NBCNEWS.COM - Eleven killer whales are "locked in" by ice in a Canadian bay, with only a small area of open water for them to surface, the mayor of a nearby village said as he appealed for help to save the marine mammals.
A hunter found the killer whales, also known as orcas, on Wednesday morning in Hudson Bay, in northeastern Canada. Two of the orcas appear to be adults; the remaining nine are smaller in size, said Petah Inukpuk, mayor of Inukjuak, an Inuit village home to 1,800, in Quebec. Other reports said there were 12 orcas in the pod.
A video taken by villager Clement Rousseau showed the opening to be just large enough for a few of the orcas to surface at a time. A team from Canada's fisheries department is expected to arrive at the ice hole on Thursday, according to Canada's CBC.ca.
"They are in a confined area," Inukpuk told NBC News on Wednesday, noting that "there is no more open water."
"From time to time, they are in a panic state and other times they are gone for a long period of time, probably looking for another open water (space) which they are unable to find," Inukpuk said. "They keep going back to the same spot."
Killer whales are highly social and typically travel in groups from two to 15, though there can be larger groups, according to the National Oceanic and Atmospheric Administration. They are most numerous in colder waters, such as Antarctica, Alaska and Norway, although they can also be found in temperate and tropical waters.
Inukpuk said killer whales were not spotted in the area every summer, but every second or third one. But this is "the first time that they are locked in," he said.
The winter was unusual this year in that the bay did not freeze up as it normally does at the end of November or beginning of December, the mayor said.
There was open water after Christmas but "about three days ago it got really cold and there is no more open water presently," he said.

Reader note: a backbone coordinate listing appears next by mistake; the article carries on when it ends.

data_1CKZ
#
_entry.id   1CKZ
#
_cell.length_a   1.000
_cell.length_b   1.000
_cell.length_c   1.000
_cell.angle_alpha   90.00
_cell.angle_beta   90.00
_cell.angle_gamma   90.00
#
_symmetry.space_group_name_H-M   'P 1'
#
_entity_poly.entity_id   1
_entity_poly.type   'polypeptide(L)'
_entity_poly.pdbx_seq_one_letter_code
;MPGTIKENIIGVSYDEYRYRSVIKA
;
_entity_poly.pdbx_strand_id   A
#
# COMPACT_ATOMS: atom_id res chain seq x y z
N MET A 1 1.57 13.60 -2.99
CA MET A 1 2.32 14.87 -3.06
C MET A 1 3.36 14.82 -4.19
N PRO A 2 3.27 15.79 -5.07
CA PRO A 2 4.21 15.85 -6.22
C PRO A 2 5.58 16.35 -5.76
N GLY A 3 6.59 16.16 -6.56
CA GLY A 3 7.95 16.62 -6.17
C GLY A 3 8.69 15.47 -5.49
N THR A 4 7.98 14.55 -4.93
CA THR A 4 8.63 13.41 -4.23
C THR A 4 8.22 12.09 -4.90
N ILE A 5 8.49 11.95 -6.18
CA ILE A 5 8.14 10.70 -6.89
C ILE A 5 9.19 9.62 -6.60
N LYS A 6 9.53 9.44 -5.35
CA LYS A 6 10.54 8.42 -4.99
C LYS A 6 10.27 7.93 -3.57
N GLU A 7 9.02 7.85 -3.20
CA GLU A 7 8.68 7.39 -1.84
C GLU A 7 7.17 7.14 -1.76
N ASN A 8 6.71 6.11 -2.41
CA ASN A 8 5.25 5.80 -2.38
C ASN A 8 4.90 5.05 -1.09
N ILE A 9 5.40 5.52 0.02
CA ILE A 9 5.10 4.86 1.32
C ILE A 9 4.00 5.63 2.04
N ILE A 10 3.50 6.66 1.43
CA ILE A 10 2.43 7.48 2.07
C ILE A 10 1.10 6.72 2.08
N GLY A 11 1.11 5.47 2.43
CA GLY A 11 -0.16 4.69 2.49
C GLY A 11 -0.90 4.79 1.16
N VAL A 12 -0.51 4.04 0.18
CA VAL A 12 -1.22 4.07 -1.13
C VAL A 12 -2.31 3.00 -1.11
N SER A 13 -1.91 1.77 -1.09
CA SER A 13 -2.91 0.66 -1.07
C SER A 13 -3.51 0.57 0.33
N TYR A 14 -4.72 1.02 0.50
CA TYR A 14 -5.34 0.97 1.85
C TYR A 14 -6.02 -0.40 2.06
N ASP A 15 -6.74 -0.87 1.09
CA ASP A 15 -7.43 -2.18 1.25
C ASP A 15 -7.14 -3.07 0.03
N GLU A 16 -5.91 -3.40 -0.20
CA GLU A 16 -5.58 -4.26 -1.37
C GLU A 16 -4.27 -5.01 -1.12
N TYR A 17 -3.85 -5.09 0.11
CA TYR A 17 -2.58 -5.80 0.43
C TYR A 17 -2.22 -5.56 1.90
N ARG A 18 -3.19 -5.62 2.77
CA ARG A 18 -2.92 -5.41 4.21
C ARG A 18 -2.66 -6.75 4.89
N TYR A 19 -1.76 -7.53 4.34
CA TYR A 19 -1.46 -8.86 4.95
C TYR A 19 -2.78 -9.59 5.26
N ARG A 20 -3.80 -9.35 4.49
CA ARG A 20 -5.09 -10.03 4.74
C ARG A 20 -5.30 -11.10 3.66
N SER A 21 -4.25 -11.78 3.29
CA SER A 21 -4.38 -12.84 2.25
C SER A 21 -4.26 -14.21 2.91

Deborah Giles, a graduate student researcher at the University of California, Davis, who has studied killer whales for eight years, said the main issue facing the orcas would be if the air hole remained open.
"It is absolutely tragic to think about this, you know, if that does close up," she said. "That's really what their biggest problem is right now."
Among the ideas discussed to save the animals was using an icebreaker, she said, although Inukpuk said such equipment was in Antarctica at this time of year. A Canadian fisheries official told CBC.ca that some icebreakers were being used in the Saint Lawrence River, where three commercial ships got stuck this week.
Geoff Carroll, a wildlife biologist with the Alaska Department of Fish and Game who helped release two California gray whales in a similar situation that made international headlines in 1988, said his experience in the effort known as "Operation Breakthrough" also showed the power of other methods.
"Our experience up here was that it seemed like the local knowledge and the low-tech approaches to working with the whales were the ones that worked best," Carroll said. "It seemed like there were lots of high-tech efforts made to get those whales out and they kind of failed one after the other. What really worked was when we got local guys with chainsaws cutting one hole after another and we could kind of walk the whales out that way."